Cuddio Rhestr Erthyglau

27 erthygl ar y dudalen hon

CETYWAYO AS A CAPTIVE.

Newyddion
Dyfynnu
Rhannu

CETYWAYO AS A CAPTIVE. The following particulars were furnished to the reporter of the Cape Times by Mr. Longcast. the able Zulu inter- preter, who accompanied Lord Chelmsford's force to Ulundl, and who is now In official attendance upon Cetywayo in the Castle, Cape Town:— At about eleven o'clock on the morning of the 31st of August Cetywayo was marched into Ulundi under the escort of Major Marter'a party. There was no one to receive him with the dignity which even a captured savage monarch could command, for he had rejected the overtures of Sir Garnet Wolseley, M he had those of Lord Chelmsford. It was not M a defeated monarch, but as a fugitive from law and order he was brought into the English camp, and he was treated accordingly. Cetywayo, who ap. preciates nicely the courtesies due to rank-so those who know him tell me-felt this keenly. Sir Garnet Wolseley did not see him at all, and Mr. John Shep- etone only had an interview with him to tell him that he would leave under the charge of Major Poole for -no one knew where. The instructions to the Major were, on leaving Uiundi, to proceed to Pietermaritz- burg, vid Rorke's Drift; but the camp had not been left many miles behind before a messenger to the Major from the General gave Port Dumford as the Eort of eoabarcation. Cetywayo spent less than three ours amid the ruins of Ulundi,^ and when he left them he was not aware of his destination. His hope was that he was going to Pietermaritzburg. He used to say :—' I am no longer a King; let me go and live at Pietermaritz burg like any other poor Zulu.' This he believed was where he was going until he came to Kwagmagwaza, and he said :— 'This is not the way to the l'ugela,' He grew moody after this, and used to moan that it was better to be killed than sent over the sea. That Major Poole nsed all diligence in getting to the sea is certain. Cety- wayo, with his women, travelled in an ambulance drawn by 10 mules; the remainder of his party were in common buck-waggon drawn by 10 mules, and yet on the first day no lesa a distance than 40 miles was accomplished, the halt being made at Fort Victoria; next day Kwagmaewaza (22 miles) was reached; next day, St. Paul's (23 mile.); next day, Fort Inverary and, finally, Port Durnford was arrived at on the 4th -of September, and the whole party was immediately mbatked.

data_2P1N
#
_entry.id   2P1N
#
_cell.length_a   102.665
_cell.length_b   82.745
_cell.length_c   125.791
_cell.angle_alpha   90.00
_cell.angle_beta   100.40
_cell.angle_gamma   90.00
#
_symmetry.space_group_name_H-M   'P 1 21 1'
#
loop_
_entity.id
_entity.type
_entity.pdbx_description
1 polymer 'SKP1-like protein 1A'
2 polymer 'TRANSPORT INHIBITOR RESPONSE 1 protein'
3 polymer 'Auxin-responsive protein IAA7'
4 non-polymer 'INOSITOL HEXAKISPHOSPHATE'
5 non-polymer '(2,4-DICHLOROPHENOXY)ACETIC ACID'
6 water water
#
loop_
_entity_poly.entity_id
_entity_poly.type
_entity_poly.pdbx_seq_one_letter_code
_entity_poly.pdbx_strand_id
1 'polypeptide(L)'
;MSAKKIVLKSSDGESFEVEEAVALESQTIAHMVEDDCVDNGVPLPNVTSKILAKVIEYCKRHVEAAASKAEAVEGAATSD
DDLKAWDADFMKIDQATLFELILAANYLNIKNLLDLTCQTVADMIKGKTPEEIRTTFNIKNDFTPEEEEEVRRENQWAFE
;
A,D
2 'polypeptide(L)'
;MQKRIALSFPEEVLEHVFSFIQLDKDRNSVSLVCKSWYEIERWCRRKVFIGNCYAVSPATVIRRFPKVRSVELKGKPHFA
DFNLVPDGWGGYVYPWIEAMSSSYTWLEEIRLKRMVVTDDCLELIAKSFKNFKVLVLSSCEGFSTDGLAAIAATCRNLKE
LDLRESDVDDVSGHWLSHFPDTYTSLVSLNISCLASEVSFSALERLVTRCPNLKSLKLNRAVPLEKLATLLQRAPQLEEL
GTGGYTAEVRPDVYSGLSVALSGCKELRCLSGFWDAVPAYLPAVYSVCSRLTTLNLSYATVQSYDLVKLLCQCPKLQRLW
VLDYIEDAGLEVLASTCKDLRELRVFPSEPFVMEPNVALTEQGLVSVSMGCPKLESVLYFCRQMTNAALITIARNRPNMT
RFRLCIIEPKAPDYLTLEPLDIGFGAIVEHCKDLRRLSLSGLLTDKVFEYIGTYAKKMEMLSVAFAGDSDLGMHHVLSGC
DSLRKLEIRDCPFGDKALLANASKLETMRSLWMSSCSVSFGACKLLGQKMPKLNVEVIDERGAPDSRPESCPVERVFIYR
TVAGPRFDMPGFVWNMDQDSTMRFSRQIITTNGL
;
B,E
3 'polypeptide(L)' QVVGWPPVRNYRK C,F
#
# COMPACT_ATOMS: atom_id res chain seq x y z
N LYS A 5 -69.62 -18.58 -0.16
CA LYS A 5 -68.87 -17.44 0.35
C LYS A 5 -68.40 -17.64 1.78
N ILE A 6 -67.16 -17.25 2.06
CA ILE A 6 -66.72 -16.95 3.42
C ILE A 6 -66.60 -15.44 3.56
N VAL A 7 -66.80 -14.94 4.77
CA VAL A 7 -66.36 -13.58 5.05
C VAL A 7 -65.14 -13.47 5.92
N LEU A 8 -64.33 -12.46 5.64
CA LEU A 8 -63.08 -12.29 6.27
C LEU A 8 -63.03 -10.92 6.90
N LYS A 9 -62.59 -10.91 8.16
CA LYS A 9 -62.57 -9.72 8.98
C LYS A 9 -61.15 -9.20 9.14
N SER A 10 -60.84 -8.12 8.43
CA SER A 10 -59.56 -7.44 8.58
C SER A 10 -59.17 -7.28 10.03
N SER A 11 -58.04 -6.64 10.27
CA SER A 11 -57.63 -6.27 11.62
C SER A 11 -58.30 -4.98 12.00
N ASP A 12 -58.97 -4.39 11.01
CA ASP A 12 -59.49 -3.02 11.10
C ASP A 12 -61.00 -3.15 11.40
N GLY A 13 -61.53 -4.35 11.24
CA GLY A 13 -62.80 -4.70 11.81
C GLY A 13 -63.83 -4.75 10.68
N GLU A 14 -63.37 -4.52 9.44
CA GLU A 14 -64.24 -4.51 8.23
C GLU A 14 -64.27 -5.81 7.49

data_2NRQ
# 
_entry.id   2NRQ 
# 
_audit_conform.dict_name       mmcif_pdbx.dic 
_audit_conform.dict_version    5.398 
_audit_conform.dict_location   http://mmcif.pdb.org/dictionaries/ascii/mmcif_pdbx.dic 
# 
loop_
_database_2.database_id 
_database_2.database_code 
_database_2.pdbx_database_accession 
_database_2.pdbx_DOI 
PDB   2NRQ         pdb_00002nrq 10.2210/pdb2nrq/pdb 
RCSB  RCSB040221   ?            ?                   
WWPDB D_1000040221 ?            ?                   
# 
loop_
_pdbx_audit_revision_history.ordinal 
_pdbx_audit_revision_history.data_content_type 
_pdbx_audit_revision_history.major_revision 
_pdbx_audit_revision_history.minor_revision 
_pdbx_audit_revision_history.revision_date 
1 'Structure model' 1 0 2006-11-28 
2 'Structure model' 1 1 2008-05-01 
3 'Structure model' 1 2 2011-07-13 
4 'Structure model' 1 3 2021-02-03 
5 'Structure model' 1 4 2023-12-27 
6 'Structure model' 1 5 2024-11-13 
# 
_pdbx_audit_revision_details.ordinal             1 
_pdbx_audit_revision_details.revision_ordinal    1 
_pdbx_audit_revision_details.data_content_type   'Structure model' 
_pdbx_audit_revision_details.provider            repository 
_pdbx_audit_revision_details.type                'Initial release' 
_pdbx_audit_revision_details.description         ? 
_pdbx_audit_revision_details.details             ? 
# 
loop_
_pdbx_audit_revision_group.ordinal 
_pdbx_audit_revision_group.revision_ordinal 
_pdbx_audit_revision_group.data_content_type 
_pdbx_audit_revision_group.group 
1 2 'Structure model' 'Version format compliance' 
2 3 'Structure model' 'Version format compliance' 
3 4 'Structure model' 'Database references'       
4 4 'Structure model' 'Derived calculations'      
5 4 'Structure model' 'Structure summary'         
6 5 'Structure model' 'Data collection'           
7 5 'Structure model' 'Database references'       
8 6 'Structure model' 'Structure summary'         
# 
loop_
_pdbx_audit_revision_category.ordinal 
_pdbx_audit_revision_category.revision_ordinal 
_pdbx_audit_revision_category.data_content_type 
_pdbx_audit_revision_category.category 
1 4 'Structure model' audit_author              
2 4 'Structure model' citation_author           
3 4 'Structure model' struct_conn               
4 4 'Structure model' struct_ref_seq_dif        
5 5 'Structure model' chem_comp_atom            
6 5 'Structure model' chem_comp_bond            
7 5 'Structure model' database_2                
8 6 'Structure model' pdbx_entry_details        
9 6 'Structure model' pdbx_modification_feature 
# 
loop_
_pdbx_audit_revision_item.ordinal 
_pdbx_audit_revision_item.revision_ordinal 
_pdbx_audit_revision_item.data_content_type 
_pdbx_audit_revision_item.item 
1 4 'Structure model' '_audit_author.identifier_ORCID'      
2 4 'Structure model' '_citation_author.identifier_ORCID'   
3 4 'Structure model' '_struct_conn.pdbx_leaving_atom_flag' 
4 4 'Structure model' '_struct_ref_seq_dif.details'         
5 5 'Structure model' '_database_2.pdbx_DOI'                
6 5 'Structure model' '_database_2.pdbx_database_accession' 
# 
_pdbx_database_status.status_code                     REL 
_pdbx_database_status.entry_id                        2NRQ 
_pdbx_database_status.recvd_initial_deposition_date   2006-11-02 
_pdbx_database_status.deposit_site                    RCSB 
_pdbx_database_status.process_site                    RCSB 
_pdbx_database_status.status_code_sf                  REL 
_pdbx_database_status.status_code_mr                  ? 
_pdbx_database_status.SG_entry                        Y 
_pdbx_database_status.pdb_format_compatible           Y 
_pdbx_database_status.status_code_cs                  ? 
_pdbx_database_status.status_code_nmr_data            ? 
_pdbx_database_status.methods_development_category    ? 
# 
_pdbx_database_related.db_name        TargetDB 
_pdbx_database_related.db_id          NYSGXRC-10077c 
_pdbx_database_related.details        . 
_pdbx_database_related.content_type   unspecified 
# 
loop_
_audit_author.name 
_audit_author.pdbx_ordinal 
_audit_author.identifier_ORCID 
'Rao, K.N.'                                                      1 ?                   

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AN UNEXPECTED ENEMY.

A ZULU ACCOUNT OF THE BATTLE…

THE REVIVAL OF TRADE IN AMERICA.

A FORMIDABLE WAR SHIP.

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MR. CROSS ON THE POLICY OF…

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THE CORN TRADE.

THE POSTAGE OF THE WORLD.

CINCHONA CULTIVATION IN CEYLON.

THE METEOROLOGICAL REPORTS.

PROPOSED MONUMENT TO CAPTAIN…

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CO-OPERATION AMONG WORKING…

NATIONAL THRIFT.

INFORMATION ABOUT TIMBUCTOO.

A STATUE TO JOSEPH MARIE JACQUARD.

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INDIAN GRAVES IN AMERICA.

THIRTY PERSONS POISONED.

RAILWAY DISASTER IN AMERICA.

CUTTINGS FROM AMERICAN PAPERSI

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